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DPS budget woes strike again, cuts limit miles for troopers

Oklahoma State troopers’ jobs just got a lot more difficult thanks to another round of budget cuts for the Oklahoma Department of Public Safety. (KTUL)

Oklahoma State troopers’ jobs just got a lot more difficult thanks to another round of budget cuts for the Oklahoma Department of Public Safety.

The newest cash slash is aimed at reducing fuel costs, but it’s also going to hurt the way highway patrol keeps us safe.

According to Oklahoma Highway Patrol, the budget is in crisis. This latest round of cuts will keep troopers from driving more than 100 miles per day. Making it difficult to patrol the more than 112,000 miles of Sooner highway.

It’s something many of us take for granted. Men and women who keep our roads and drivers safe. But they do have to travel a couple of hundred miles a day to do it.

“Our budget shortfall is real,” says Trooper Dwight Durant with OHP. “We don’t like this. We don’t want to sit. We want to go to work.”

Many will have to sit because of the new 100 mile-per-day limit. And those 100 will click off the odometer in a hurry. Even if a trooper just stays in Tulsa County.

“From Skiatook Lake to Catoosa to Leonard,” Durant says. “If you’ve two or three troopers out there going where the calls take you, you’re going to get to that 100-mile limit soon. You’re going to have troopers that are sitting stationary on the side of the road when they’re time would probably be better served out working problem areas in a county somewhere.”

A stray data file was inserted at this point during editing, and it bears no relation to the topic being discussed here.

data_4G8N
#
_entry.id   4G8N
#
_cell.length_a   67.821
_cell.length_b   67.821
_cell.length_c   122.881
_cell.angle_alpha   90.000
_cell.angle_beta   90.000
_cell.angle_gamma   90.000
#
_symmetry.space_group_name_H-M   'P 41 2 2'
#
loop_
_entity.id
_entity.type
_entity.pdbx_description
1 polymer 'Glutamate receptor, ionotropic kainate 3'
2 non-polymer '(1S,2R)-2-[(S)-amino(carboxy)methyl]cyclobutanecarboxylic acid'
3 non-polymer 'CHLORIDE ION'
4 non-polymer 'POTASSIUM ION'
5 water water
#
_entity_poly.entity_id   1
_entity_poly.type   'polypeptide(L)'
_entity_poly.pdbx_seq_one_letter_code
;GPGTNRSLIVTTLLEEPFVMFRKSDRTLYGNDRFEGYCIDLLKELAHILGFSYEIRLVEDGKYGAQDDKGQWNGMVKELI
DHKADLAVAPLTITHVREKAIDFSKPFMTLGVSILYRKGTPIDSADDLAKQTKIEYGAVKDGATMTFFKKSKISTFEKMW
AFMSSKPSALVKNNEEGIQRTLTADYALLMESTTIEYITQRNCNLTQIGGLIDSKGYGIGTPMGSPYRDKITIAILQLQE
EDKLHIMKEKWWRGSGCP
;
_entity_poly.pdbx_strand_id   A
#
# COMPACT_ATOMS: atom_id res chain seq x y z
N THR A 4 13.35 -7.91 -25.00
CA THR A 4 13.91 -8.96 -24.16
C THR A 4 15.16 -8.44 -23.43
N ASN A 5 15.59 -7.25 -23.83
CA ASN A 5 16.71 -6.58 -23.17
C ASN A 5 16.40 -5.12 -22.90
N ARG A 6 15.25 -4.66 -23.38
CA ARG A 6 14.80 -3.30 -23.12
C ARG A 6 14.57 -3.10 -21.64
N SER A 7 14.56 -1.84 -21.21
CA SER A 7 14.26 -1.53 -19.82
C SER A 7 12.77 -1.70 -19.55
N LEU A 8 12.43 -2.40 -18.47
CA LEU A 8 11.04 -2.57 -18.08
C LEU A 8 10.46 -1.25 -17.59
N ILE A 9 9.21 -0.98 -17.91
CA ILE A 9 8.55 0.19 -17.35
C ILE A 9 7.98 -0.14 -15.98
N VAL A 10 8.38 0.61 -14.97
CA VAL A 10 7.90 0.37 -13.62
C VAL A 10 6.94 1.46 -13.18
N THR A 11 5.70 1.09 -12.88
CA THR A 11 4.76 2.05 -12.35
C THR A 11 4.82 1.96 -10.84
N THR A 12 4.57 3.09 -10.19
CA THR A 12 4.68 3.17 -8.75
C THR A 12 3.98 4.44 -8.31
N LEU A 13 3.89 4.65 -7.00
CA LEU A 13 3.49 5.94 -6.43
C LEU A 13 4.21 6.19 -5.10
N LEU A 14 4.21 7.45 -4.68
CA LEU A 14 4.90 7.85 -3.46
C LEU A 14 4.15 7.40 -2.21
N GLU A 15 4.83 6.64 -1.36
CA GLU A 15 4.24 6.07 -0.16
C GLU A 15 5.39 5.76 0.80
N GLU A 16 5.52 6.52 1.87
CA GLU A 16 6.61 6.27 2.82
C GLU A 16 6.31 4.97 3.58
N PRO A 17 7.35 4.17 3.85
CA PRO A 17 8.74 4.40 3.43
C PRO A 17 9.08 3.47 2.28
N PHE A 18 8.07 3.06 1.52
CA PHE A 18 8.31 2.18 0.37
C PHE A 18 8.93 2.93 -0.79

School zones, interstates, and county roads are all facing neglect.

“We’re still coming out here every day and doing our job,” Durant says. “We’re still protecting the citizens of Oklahoma and being the best that we can be. But you need to be aware that it’s getting critical.”

If the need arises, 100 miles is just a guideline.

“The public safety comes first,” Durant ensures. “We’re not going to say ‘No, we’re not going to go to this call because we don’t want to go over 100 miles we don’t want to get in trouble.’ There’s going to be a leeway there. But we’re going to watch it.”

And if they didn’t, Durant says they’d watch every d-p-s employee forced into furlough for nearly a month.

The latest cuts will also impact the aircraft DPS has at its disposal. Trooper Durant says they won’t be flying unless there’s a special circumstance that requires eyes in the sky.

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